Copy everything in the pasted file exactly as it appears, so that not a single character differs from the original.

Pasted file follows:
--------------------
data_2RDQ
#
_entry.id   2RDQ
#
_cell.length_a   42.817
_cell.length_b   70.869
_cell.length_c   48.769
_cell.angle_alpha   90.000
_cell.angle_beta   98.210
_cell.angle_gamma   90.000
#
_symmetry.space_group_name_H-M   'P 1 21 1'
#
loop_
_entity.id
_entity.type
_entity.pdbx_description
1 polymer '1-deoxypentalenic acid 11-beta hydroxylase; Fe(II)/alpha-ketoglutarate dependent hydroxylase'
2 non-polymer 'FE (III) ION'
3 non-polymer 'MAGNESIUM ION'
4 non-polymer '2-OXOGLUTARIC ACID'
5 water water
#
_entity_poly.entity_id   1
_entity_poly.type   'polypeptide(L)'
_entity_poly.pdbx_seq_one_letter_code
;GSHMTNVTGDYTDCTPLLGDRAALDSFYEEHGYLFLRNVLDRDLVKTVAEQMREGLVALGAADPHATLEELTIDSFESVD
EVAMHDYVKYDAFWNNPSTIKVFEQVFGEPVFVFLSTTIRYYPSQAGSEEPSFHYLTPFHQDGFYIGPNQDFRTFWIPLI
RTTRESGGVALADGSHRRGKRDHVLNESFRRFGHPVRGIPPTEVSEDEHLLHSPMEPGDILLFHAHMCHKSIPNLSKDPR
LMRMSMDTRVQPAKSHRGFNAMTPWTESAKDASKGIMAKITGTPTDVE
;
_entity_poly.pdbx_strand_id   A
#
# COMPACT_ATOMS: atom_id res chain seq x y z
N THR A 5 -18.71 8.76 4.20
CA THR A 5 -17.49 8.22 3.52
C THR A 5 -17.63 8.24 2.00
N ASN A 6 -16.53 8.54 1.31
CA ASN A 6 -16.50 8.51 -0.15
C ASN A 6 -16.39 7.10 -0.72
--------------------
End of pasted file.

data_2RDQ
#
_entry.id   2RDQ
#
_cell.length_a   42.817
_cell.length_b   70.869
_cell.length_c   48.769
_cell.angle_alpha   90.000
_cell.angle_beta   98.210
_cell.angle_gamma   90.000
#
_symmetry.space_group_name_H-M   'P 1 21 1'
#
loop_
_entity.id
_entity.type
_entity.pdbx_description
1 polymer '1-deoxypentalenic acid 11-beta hydroxylase; Fe(II)/alpha-ketoglutarate dependent hydroxylase'
2 non-polymer 'FE (III) ION'
3 non-polymer 'MAGNESIUM ION'
4 non-polymer '2-OXOGLUTARIC ACID'
5 water water
#
_entity_poly.entity_id   1
_entity_poly.type   'polypeptide(L)'
_entity_poly.pdbx_seq_one_letter_code
;GSHMTNVTGDYTDCTPLLGDRAALDSFYEEHGYLFLRNVLDRDLVKTVAEQMREGLVALGAADPHATLEELTIDSFESVD
EVAMHDYVKYDAFWNNPSTIKVFEQVFGEPVFVFLSTTIRYYPSQAGSEEPSFHYLTPFHQDGFYIGPNQDFRTFWIPLI
RTTRESGGVALADGSHRRGKRDHVLNESFRRFGHPVRGIPPTEVSEDEHLLHSPMEPGDILLFHAHMCHKSIPNLSKDPR
LMRMSMDTRVQPAKSHRGFNAMTPWTESAKDASKGIMAKITGTPTDVE
;
_entity_poly.pdbx_strand_id   A
#
# COMPACT_ATOMS: atom_id res chain seq x y z
N THR A 5 -18.71 8.76 4.20
CA THR A 5 -17.49 8.22 3.52
C THR A 5 -17.63 8.24 2.00
N ASN A 6 -16.53 8.54 1.31
CA ASN A 6 -16.50 8.51 -0.15
C ASN A 6 -16.39 7.10 -0.72